Study: Vaccines don’t prevent “long COVID”

At least two dozen symptoms represent post-COVID-19 illness, more commonly known as “long COVID.”

Recent studies indicate vaccinated patients with breakthrough infections can still suffer long-term effects. A study of veterans found nearly equal rates of vaccinated and unvaccinated veterans reporting long COVID symptoms six months after infection.

A separate Centers for Disease Control and Prevention (CDC) study released Wednesday found up to 1 in 5 adults had at least one long COVID symptom a year later.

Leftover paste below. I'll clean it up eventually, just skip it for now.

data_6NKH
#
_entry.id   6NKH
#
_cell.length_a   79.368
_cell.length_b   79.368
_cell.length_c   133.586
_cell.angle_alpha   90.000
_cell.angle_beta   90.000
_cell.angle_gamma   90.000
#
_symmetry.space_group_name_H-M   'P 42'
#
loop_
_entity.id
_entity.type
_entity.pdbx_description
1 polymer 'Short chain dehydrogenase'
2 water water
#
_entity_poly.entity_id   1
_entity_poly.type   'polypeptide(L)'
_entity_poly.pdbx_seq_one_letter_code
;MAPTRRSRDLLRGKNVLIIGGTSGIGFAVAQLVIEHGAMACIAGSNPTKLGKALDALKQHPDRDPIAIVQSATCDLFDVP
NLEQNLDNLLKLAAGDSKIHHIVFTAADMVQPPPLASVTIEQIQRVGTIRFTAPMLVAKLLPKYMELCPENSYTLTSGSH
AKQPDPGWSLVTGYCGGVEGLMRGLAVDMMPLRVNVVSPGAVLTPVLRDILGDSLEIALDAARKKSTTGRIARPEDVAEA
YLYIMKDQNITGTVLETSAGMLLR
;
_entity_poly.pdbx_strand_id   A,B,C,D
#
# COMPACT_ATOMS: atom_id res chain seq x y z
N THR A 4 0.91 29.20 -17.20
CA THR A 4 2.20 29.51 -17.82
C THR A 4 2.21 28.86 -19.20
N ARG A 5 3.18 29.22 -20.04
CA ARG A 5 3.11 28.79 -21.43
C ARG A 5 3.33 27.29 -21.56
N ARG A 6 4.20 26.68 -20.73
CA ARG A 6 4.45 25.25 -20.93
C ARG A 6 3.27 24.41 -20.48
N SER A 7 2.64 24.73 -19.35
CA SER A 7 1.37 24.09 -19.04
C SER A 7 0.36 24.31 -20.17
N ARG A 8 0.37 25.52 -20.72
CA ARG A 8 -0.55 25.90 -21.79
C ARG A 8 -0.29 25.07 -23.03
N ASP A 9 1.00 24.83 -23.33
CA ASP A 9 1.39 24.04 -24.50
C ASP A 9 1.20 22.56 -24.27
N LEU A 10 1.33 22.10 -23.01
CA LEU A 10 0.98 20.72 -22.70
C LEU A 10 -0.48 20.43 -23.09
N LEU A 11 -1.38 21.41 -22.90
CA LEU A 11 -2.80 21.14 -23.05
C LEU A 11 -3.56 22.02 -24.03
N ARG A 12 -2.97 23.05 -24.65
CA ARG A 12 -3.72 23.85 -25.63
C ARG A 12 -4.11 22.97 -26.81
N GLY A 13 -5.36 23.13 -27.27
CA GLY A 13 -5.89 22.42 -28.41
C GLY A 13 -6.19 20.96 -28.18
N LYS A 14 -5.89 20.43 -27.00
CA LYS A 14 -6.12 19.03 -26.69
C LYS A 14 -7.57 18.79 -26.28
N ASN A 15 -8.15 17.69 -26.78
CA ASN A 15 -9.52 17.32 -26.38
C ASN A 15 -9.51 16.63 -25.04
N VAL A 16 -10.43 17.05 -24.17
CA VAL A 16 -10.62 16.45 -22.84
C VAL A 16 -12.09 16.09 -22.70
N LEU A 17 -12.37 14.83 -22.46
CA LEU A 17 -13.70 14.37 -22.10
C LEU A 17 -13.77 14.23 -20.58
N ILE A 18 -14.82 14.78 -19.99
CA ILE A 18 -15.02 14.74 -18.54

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Is there a treatment? The CDC, which did not group its data into vaccinated or unvaccinated groups, laid out 26 symptoms that could be connected to COVID-19.

It did not offer treatment recommendations. The study analyzed 2 million U.S. adults’ medical records from March 2020 to November 2021. The 353,000 who had been infected with COVID-19 were more likely to develop one or more symptoms connected with the disease.

The most common complaints were breathing problems and muscle aches, but some also suffered neurological problems called “brain fog.” Other symptoms included fatigue and blood clots.

This story originally appeared in WORLD. © 2022, reprinted with permission. All rights reserved.

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